“It wasn’t dereliction of duty, it was treason,” declared former Republican Representative Joe Walsh on Thursday night.

MSNBC host Joe Scarborough, another former Republican member of Congress, argued before the hearing, “Donald Trump committed treason against the United States of America. If you’re wondering what January 6th is about. It’s about treason.”

“Treason” is a charged word. It should not be used casually. Yet what better word is there to describe the actions of a president who plotted a coup, urged it on, and then—as the violence flared—used the opening to renew an effort to overturn the results of an election in which he was defeated?

It is unlikely that Trump will ever be formally charged with treason. Yet saying the word matters. It provides clarity as the discussion turns to the issue of accountability for Trump’s crimes on what former White House aide Sarah Matthews said Thursday was “one of the darkest days in American history.”

Representative Thompson began Thursday’s hearing by declaring, “If there is no accountability for January 6, for every part of this scheme, I fear that we will not overcome the ongoing threat to our democracy. There must be stiff consequences for those responsible.”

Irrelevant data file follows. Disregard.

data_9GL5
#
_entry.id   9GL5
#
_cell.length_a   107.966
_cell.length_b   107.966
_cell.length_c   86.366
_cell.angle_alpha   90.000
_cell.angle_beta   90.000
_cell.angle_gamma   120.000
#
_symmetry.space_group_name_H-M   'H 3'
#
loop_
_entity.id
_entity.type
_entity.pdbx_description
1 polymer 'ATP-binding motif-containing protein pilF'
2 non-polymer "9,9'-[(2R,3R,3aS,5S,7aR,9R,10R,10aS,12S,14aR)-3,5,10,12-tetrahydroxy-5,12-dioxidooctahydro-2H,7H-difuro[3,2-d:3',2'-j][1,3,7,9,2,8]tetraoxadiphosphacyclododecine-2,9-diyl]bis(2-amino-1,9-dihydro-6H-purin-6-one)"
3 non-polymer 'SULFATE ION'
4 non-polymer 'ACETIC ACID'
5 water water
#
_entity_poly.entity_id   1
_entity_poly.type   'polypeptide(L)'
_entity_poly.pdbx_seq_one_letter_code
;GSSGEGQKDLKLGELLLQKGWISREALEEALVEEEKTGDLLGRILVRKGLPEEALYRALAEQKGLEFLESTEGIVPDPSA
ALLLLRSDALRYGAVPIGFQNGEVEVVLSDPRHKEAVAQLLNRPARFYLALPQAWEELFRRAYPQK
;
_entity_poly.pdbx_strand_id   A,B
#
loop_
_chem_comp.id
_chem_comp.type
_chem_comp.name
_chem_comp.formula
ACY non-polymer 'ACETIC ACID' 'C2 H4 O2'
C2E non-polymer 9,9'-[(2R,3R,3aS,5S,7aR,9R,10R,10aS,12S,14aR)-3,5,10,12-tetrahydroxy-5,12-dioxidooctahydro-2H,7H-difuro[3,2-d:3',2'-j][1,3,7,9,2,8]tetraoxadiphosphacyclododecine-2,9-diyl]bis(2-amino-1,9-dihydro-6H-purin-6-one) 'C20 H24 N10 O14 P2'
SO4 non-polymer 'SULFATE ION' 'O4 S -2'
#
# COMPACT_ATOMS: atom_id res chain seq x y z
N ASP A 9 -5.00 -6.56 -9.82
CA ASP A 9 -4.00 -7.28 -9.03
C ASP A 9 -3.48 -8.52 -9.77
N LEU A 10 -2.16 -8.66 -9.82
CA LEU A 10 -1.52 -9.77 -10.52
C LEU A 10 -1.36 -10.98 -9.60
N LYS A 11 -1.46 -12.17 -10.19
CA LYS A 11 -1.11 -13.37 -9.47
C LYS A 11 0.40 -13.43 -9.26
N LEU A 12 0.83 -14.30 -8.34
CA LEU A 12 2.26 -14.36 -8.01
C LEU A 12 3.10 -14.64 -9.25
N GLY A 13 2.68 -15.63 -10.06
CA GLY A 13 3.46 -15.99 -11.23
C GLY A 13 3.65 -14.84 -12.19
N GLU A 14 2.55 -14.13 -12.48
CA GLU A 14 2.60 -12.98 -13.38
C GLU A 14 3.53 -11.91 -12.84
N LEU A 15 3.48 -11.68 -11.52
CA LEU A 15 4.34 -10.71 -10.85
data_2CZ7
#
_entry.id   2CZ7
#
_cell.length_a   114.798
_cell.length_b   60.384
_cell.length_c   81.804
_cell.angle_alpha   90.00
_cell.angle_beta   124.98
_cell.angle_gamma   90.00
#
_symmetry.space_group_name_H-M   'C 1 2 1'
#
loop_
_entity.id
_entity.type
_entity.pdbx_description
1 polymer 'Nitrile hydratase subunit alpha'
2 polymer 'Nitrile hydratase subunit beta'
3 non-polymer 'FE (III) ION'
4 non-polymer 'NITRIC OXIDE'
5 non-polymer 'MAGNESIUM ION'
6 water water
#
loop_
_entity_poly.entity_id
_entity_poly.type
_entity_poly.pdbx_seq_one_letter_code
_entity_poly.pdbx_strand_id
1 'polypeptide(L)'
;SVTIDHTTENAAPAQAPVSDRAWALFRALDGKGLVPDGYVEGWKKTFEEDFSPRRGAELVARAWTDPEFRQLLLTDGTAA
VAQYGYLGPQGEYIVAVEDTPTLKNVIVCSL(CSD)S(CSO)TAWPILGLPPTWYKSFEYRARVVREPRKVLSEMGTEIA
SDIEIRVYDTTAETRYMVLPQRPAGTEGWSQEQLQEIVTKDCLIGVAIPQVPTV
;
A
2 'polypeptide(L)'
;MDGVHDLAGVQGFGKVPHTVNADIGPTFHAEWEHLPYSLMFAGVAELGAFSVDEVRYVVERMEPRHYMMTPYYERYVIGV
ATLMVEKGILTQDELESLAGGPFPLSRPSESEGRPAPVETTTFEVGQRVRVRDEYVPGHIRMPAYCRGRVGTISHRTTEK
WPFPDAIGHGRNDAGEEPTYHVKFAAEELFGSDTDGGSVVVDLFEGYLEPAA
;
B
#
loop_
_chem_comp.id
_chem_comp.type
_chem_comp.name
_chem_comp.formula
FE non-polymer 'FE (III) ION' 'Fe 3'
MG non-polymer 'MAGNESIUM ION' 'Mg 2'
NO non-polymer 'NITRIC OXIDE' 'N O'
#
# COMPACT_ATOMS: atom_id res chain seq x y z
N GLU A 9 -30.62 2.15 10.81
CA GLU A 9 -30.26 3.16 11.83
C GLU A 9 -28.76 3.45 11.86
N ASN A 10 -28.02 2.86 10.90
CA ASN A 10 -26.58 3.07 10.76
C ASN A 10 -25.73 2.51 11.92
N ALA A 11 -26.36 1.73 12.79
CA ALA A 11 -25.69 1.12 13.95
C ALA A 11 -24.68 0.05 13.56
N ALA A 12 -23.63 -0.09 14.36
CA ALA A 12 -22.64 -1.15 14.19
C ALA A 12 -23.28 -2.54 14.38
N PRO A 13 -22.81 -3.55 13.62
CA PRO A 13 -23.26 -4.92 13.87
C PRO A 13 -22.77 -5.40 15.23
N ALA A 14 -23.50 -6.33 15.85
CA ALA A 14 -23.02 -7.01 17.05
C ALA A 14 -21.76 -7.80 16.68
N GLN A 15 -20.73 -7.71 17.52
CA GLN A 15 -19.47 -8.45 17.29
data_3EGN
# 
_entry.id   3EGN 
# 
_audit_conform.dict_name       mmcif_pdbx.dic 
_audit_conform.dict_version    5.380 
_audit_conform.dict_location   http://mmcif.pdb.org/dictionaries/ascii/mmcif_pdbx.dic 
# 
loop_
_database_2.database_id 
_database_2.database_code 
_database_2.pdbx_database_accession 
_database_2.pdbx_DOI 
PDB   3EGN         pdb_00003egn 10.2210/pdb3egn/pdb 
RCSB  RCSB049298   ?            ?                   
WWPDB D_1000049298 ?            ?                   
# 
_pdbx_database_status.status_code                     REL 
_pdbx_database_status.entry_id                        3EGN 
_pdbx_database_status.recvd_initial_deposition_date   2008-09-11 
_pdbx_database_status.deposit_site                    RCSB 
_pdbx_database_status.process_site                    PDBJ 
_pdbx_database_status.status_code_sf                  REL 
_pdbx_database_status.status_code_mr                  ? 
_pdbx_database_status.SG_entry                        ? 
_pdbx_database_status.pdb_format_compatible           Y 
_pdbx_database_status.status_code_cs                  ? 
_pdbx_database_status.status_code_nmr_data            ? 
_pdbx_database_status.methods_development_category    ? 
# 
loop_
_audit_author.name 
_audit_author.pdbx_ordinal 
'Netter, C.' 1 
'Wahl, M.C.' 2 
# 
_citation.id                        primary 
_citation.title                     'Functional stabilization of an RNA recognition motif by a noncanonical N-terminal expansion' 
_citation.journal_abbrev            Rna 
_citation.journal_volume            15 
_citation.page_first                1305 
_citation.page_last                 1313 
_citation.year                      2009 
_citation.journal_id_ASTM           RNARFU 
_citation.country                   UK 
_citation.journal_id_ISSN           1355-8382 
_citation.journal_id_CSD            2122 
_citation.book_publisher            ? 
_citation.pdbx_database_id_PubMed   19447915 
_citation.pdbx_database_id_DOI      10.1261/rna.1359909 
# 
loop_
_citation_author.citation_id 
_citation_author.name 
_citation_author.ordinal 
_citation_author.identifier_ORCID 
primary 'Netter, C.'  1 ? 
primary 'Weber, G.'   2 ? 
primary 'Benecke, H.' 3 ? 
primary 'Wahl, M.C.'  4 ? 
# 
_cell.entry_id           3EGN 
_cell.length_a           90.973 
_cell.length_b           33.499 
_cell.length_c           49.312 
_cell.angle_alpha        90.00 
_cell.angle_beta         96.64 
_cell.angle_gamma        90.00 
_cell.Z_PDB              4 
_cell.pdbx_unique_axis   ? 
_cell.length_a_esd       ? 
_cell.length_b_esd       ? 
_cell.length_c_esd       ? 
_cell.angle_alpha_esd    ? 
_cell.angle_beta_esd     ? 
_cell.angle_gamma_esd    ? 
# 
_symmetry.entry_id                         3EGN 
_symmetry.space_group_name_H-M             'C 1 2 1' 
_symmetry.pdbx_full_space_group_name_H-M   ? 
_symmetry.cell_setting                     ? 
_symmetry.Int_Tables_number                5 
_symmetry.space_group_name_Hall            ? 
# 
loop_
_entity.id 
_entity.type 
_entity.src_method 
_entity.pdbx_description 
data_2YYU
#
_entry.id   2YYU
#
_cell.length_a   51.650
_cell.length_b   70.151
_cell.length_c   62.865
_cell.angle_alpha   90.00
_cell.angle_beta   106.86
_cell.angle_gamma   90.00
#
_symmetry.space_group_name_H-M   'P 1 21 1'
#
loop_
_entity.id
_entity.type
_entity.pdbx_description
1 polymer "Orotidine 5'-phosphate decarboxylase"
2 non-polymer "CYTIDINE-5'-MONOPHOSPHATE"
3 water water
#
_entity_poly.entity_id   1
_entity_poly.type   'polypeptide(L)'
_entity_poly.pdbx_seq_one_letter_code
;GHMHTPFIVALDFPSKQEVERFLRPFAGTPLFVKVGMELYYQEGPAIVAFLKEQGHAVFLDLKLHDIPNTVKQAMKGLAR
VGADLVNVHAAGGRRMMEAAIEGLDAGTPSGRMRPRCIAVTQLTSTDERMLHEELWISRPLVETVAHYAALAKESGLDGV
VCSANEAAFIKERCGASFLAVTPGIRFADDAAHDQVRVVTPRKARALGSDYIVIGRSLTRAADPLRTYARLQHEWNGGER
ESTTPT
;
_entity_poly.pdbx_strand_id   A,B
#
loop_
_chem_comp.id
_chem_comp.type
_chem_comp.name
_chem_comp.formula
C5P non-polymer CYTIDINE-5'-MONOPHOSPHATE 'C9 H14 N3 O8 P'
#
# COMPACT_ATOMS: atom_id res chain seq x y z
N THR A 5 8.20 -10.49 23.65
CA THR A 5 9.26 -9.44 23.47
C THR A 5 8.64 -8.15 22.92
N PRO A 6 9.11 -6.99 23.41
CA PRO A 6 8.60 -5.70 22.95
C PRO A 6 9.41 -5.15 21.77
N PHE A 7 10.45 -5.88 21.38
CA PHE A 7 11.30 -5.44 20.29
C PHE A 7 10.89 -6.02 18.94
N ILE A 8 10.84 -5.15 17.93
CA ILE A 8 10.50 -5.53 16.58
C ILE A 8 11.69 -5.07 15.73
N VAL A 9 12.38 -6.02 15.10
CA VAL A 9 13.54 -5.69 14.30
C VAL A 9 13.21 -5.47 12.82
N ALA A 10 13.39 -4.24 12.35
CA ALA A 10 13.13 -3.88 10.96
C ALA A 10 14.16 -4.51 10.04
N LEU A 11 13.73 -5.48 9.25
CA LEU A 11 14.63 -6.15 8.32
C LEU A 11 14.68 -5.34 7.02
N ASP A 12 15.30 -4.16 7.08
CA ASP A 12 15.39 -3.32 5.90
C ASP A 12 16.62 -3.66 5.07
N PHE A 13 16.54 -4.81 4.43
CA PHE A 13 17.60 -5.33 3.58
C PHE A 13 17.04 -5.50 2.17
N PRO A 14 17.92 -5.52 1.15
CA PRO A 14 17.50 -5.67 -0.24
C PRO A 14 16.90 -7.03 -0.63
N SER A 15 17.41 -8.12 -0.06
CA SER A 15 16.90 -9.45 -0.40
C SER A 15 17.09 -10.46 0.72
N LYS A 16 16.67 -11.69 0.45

Those consequences will not be determined by the committee, or by a Congress that refused to convict an impeached Donald Trump for inciting insurrection. They will be determined by the Department of Justice, which has the authority to prosecute Trump, and by the judges and juries who may be asked to consider charges against the former president. Constitutional scholar Laurence Tribe says the January 6th Committee has “made it much easier” for Attorney General Merrick Garland to charge Trump with wrongdoing—up to and including charges of seditious conspiracy, which Tribe notes “is just short of treason,” and aiding and abetting a violent insurrection.

Garland, who has faced criticism for what many see as a tepid approach to accountability issues, said Wednesday that the DOJ is engaged in “the most wide-ranging investigation and the most important investigation that the Justice Department has ever entered into.” That is good, because, as Tribe noted on Thursday, we now have evidence that Trump acted on January 6 as “an arsonist [who] sets fire to a building and then watches while it burns—rather than turning on the hose.”

That’s one way of saying it.

Another way of saying it is that Donald Trump is an offender who attempted by overt acts to overthrow the government of the state to which he owed allegiance.